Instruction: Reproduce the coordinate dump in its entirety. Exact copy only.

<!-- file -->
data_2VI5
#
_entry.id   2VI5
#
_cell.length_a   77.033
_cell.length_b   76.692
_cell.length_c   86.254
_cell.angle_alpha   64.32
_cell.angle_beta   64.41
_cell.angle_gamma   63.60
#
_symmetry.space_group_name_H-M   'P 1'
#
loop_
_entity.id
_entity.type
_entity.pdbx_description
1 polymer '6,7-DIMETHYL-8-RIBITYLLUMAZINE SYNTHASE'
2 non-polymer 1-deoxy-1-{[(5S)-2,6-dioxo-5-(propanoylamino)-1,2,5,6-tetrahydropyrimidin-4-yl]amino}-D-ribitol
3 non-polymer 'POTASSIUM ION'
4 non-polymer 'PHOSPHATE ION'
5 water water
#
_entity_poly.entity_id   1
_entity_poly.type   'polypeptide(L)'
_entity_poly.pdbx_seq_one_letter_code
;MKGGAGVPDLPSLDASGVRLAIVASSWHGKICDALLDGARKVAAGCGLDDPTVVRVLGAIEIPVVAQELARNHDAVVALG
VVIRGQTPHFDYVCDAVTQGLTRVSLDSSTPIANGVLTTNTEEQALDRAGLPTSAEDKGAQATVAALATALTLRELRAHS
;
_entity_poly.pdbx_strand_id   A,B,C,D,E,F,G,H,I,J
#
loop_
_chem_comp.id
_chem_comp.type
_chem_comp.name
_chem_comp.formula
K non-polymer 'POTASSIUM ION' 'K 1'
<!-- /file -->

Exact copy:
data_2VI5
#
_entry.id   2VI5
#
_cell.length_a   77.033
_cell.length_b   76.692
_cell.length_c   86.254
_cell.angle_alpha   64.32
_cell.angle_beta   64.41
_cell.angle_gamma   63.60
#
_symmetry.space_group_name_H-M   'P 1'
#
loop_
_entity.id
_entity.type
_entity.pdbx_description
1 polymer '6,7-DIMETHYL-8-RIBITYLLUMAZINE SYNTHASE'
2 non-polymer 1-deoxy-1-{[(5S)-2,6-dioxo-5-(propanoylamino)-1,2,5,6-tetrahydropyrimidin-4-yl]amino}-D-ribitol
3 non-polymer 'POTASSIUM ION'
4 non-polymer 'PHOSPHATE ION'
5 water water
#
_entity_poly.entity_id   1
_entity_poly.type   'polypeptide(L)'
_entity_poly.pdbx_seq_one_letter_code
;MKGGAGVPDLPSLDASGVRLAIVASSWHGKICDALLDGARKVAAGCGLDDPTVVRVLGAIEIPVVAQELARNHDAVVALG
VVIRGQTPHFDYVCDAVTQGLTRVSLDSSTPIANGVLTTNTEEQALDRAGLPTSAEDKGAQATVAALATALTLRELRAHS
;
_entity_poly.pdbx_strand_id   A,B,C,D,E,F,G,H,I,J
#
loop_
_chem_comp.id
_chem_comp.type
_chem_comp.name
_chem_comp.formula
K non-polymer 'POTASSIUM ION' 'K 1'